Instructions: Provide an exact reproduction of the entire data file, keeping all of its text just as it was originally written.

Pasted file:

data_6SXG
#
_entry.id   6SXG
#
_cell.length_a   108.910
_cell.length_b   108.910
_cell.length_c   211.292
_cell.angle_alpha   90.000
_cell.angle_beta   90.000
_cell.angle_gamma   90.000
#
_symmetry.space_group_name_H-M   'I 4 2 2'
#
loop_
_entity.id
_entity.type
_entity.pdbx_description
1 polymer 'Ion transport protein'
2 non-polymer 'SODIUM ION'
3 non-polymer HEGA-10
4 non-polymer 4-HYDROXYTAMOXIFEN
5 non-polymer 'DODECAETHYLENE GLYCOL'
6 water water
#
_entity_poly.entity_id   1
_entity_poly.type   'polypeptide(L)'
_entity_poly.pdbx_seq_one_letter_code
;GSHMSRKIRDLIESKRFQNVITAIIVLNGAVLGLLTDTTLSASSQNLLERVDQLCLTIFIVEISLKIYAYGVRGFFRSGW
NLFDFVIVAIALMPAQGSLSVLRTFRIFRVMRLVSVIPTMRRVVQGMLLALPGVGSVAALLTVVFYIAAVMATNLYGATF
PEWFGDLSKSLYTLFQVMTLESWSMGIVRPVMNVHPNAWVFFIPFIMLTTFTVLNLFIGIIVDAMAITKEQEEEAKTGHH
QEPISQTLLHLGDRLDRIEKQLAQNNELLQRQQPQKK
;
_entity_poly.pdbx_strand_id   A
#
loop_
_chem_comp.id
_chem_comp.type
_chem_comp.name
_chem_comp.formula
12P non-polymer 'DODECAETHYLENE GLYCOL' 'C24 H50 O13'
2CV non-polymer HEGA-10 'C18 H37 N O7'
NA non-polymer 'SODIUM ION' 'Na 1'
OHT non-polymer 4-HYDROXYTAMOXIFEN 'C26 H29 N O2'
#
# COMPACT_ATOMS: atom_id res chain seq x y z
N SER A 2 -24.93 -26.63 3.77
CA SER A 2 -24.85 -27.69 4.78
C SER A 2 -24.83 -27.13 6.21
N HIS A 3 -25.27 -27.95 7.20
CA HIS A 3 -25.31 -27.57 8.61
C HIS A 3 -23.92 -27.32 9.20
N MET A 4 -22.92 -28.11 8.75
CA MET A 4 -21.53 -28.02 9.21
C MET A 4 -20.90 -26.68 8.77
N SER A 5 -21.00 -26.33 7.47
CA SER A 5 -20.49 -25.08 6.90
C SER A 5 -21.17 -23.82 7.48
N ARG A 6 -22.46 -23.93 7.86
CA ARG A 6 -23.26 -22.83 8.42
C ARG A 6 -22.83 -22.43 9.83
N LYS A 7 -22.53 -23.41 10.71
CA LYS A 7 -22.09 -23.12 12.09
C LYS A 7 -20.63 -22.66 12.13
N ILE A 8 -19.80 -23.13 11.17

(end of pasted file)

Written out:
data_6SXG
#
_entry.id   6SXG
#
_cell.length_a   108.910
_cell.length_b   108.910
_cell.length_c   211.292
_cell.angle_alpha   90.000
_cell.angle_beta   90.000
_cell.angle_gamma   90.000
#
_symmetry.space_group_name_H-M   'I 4 2 2'
#
loop_
_entity.id
_entity.type
_entity.pdbx_description
1 polymer 'Ion transport protein'
2 non-polymer 'SODIUM ION'
3 non-polymer HEGA-10
4 non-polymer 4-HYDROXYTAMOXIFEN
5 non-polymer 'DODECAETHYLENE GLYCOL'
6 water water
#
_entity_poly.entity_id   1
_entity_poly.type   'polypeptide(L)'
_entity_poly.pdbx_seq_one_letter_code
;GSHMSRKIRDLIESKRFQNVITAIIVLNGAVLGLLTDTTLSASSQNLLERVDQLCLTIFIVEISLKIYAYGVRGFFRSGW
NLFDFVIVAIALMPAQGSLSVLRTFRIFRVMRLVSVIPTMRRVVQGMLLALPGVGSVAALLTVVFYIAAVMATNLYGATF
PEWFGDLSKSLYTLFQVMTLESWSMGIVRPVMNVHPNAWVFFIPFIMLTTFTVLNLFIGIIVDAMAITKEQEEEAKTGHH
QEPISQTLLHLGDRLDRIEKQLAQNNELLQRQQPQKK
;
_entity_poly.pdbx_strand_id   A
#
loop_
_chem_comp.id
_chem_comp.type
_chem_comp.name
_chem_comp.formula
12P non-polymer 'DODECAETHYLENE GLYCOL' 'C24 H50 O13'
2CV non-polymer HEGA-10 'C18 H37 N O7'
NA non-polymer 'SODIUM ION' 'Na 1'
OHT non-polymer 4-HYDROXYTAMOXIFEN 'C26 H29 N O2'
#
# COMPACT_ATOMS: atom_id res chain seq x y z
N SER A 2 -24.93 -26.63 3.77
CA SER A 2 -24.85 -27.69 4.78
C SER A 2 -24.83 -27.13 6.21
N HIS A 3 -25.27 -27.95 7.20
CA HIS A 3 -25.31 -27.57 8.61
C HIS A 3 -23.92 -27.32 9.20
N MET A 4 -22.92 -28.11 8.75
CA MET A 4 -21.53 -28.02 9.21
C MET A 4 -20.90 -26.68 8.77
N SER A 5 -21.00 -26.33 7.47
CA SER A 5 -20.49 -25.08 6.90
C SER A 5 -21.17 -23.82 7.48
N ARG A 6 -22.46 -23.93 7.86
CA ARG A 6 -23.26 -22.83 8.42
C ARG A 6 -22.83 -22.43 9.83
N LYS A 7 -22.53 -23.41 10.71
CA LYS A 7 -22.09 -23.12 12.09
C LYS A 7 -20.63 -22.66 12.13
N ILE A 8 -19.80 -23.13 11.17